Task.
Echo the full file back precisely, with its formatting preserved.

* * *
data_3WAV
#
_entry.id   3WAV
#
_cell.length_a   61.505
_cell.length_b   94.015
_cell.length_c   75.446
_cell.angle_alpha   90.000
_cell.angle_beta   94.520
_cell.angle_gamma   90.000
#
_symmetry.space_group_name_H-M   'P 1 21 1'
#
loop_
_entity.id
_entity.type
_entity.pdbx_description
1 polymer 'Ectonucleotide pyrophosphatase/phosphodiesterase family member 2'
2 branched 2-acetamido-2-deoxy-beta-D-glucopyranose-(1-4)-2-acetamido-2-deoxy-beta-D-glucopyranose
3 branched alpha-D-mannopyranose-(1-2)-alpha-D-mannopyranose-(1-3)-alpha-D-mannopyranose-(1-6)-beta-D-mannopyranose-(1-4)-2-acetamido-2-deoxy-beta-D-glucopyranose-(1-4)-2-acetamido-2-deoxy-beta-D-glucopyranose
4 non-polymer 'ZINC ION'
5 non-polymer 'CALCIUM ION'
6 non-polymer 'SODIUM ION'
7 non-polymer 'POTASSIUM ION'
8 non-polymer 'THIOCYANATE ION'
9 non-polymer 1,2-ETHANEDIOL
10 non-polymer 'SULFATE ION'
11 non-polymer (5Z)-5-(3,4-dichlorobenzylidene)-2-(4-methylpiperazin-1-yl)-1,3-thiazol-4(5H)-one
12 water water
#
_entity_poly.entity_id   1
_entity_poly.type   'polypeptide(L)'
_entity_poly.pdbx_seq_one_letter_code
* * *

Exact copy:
data_3WAV
#
_entry.id   3WAV
#
_cell.length_a   61.505
_cell.length_b   94.015
_cell.length_c   75.446
_cell.angle_alpha   90.000
_cell.angle_beta   94.520
_cell.angle_gamma   90.000
#
_symmetry.space_group_name_H-M   'P 1 21 1'
#
loop_
_entity.id
_entity.type
_entity.pdbx_description
1 polymer 'Ectonucleotide pyrophosphatase/phosphodiesterase family member 2'
2 branched 2-acetamido-2-deoxy-beta-D-glucopyranose-(1-4)-2-acetamido-2-deoxy-beta-D-glucopyranose
3 branched alpha-D-mannopyranose-(1-2)-alpha-D-mannopyranose-(1-3)-alpha-D-mannopyranose-(1-6)-beta-D-mannopyranose-(1-4)-2-acetamido-2-deoxy-beta-D-glucopyranose-(1-4)-2-acetamido-2-deoxy-beta-D-glucopyranose
4 non-polymer 'ZINC ION'
5 non-polymer 'CALCIUM ION'
6 non-polymer 'SODIUM ION'
7 non-polymer 'POTASSIUM ION'
8 non-polymer 'THIOCYANATE ION'
9 non-polymer 1,2-ETHANEDIOL
10 non-polymer 'SULFATE ION'
11 non-polymer (5Z)-5-(3,4-dichlorobenzylidene)-2-(4-methylpiperazin-1-yl)-1,3-thiazol-4(5H)-one
12 water water
#
_entity_poly.entity_id   1
_entity_poly.type   'polypeptide(L)'
_entity_poly.pdbx_seq_one_letter_code